Great Smoky Mountains

How Tennessee Became the “Volunteer” State

When Tennessean James K. Polk was elected to the Presidency in 1844, he followed through on his campaign promise to annex the Independent Republic of Texas into the United States.
Although officially recognized by England and France as well as the U.S., Mexico disputed Texas sovereignty and immediately withdrew her representatives from Washington, D.C.
President Polk dispatched General Zachary Taylor to advance the American Army to the Rio Grande across from the City of Matamoros.
Polk , however, was a master at the art of intrigue and always hedged his bets with emissaries trying to negotiate peaceful settlements. His forays into Mexican- held California and New Mexico laid the groundwork for American expansion to the coast of the Pacific. In the midst of the brewing problems in Mexico, he led a successful diplomatic assault on Great Britain’s claims to Oregon territory and purchased the property to prevent the British from laying claim to the California territories, which he desperately wanted in order to establish a “Golden Gate” trade with the emerging Asian nations.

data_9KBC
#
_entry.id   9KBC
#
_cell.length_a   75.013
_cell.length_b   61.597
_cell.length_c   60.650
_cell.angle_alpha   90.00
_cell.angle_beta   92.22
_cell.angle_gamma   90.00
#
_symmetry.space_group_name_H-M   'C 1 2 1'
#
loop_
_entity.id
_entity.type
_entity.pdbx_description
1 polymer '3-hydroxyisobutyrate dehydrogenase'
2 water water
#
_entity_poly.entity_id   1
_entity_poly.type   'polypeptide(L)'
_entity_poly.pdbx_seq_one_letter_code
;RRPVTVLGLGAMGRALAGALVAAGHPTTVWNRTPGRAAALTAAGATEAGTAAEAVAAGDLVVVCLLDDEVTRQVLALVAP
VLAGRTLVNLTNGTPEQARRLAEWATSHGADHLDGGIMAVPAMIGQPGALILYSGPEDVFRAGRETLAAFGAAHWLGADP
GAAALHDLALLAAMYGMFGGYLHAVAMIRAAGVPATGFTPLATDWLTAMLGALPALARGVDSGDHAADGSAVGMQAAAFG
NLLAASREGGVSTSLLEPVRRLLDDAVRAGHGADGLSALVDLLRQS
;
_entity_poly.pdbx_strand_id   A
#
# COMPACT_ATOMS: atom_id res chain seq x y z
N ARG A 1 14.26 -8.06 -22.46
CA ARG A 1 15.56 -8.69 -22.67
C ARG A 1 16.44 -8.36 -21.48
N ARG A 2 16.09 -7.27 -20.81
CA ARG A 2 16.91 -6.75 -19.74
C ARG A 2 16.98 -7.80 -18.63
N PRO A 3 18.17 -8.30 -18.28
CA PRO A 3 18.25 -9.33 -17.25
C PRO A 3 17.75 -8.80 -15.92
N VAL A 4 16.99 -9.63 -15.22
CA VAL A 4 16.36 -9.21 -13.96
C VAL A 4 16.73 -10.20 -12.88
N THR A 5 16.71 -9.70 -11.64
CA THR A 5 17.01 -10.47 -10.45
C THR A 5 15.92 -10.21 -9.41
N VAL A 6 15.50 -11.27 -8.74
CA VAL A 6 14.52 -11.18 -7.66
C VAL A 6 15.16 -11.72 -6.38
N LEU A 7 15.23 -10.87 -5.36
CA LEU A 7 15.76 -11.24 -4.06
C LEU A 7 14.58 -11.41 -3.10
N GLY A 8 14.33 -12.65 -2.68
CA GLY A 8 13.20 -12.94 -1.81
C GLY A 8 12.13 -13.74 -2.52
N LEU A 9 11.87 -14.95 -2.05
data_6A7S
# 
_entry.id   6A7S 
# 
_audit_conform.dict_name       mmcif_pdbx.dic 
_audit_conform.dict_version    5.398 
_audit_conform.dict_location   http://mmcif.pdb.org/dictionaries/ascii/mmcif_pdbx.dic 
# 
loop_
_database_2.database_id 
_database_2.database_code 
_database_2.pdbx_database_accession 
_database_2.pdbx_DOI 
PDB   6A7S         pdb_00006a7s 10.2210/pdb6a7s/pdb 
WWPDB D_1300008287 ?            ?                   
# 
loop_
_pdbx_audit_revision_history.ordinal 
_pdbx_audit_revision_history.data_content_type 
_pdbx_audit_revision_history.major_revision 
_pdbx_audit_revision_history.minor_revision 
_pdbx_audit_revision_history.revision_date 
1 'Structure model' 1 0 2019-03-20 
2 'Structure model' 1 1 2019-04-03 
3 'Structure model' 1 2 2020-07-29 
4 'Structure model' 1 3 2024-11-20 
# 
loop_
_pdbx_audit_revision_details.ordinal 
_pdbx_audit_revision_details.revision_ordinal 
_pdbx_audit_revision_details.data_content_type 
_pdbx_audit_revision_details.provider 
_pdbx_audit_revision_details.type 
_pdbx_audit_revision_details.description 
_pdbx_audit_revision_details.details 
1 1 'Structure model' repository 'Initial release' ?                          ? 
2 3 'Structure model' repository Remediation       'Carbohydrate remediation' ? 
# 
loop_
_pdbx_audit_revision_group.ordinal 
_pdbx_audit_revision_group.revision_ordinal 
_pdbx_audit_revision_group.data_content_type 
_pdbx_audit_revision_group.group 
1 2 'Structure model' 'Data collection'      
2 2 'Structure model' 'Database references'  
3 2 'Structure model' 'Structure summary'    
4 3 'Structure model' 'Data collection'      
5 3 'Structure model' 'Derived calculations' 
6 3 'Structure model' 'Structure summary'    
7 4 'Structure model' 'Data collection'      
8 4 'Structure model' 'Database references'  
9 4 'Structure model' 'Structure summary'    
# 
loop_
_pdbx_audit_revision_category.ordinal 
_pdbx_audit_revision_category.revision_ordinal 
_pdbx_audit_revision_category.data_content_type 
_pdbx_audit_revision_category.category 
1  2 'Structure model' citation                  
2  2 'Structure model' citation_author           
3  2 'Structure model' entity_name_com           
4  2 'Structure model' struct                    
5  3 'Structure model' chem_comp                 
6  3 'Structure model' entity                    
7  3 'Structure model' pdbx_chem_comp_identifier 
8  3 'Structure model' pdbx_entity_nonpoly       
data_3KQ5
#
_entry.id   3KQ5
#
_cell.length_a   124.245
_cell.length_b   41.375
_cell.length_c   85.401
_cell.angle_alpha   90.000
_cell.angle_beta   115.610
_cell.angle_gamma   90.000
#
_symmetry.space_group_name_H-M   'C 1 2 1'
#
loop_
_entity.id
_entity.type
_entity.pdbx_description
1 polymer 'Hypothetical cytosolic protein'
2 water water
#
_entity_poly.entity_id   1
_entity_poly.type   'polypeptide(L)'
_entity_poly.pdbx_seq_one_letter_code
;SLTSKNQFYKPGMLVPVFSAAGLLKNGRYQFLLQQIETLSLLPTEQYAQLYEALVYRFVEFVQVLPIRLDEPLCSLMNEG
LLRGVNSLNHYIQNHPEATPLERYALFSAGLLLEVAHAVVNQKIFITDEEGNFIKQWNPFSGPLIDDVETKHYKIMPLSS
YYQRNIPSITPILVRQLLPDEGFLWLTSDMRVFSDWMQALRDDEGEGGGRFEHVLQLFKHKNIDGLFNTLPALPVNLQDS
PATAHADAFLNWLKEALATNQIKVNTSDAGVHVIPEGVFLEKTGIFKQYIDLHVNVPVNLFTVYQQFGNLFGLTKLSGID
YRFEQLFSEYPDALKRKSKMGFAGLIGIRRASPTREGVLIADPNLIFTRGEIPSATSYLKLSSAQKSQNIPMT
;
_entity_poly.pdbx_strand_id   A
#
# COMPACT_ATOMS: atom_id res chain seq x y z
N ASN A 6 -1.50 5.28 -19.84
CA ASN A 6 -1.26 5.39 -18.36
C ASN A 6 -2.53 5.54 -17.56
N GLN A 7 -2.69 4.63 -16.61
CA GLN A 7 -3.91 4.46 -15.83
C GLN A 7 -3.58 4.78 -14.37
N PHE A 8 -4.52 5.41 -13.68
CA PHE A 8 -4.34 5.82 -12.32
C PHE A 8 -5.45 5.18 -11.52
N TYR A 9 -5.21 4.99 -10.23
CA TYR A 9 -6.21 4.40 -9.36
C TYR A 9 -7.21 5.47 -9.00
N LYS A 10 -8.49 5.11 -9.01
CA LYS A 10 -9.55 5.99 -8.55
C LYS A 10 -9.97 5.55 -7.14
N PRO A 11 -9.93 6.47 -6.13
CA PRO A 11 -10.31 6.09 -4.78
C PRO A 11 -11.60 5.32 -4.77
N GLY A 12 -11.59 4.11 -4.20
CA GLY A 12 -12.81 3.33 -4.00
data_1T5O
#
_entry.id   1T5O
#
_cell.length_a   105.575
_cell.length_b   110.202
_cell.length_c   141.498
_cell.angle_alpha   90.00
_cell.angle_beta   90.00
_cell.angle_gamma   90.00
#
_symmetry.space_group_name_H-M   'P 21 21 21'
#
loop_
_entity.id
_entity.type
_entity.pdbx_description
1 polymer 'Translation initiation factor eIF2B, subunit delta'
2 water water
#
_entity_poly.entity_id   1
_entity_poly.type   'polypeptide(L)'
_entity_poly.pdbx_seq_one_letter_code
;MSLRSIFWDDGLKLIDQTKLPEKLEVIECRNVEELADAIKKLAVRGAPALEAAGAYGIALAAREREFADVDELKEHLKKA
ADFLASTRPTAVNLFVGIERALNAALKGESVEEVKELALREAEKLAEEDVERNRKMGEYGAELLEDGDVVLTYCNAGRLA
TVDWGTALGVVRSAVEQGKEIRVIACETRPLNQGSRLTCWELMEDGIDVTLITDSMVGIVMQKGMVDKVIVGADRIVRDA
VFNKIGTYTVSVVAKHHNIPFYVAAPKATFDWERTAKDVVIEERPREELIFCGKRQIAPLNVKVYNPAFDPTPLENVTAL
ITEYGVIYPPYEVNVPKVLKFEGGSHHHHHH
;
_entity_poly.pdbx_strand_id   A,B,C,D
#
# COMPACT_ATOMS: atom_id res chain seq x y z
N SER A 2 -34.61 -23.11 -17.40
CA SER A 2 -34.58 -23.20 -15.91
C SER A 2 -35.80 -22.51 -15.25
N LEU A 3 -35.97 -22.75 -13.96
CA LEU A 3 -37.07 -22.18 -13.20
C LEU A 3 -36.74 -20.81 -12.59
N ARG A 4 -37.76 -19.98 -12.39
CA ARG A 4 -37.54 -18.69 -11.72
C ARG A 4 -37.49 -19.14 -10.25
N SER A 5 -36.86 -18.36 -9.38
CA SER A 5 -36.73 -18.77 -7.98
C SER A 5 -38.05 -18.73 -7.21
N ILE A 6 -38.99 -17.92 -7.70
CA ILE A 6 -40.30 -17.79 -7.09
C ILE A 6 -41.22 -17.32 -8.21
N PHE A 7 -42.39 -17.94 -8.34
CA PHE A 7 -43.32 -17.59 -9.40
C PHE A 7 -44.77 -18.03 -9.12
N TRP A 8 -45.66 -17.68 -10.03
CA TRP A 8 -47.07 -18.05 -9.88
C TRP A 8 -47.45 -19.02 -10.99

The Mexican Government, however, recognized the expansionist policies and refused to see Polk’s envoy sent to negotiate a peaceful settlement. The action prompted Mexico to take an aggressive stand against the American soldiers on the Rio Grande.What would follow would affect not only Texas and the United States, but would forever change the way people looked at the state of Tennessee.

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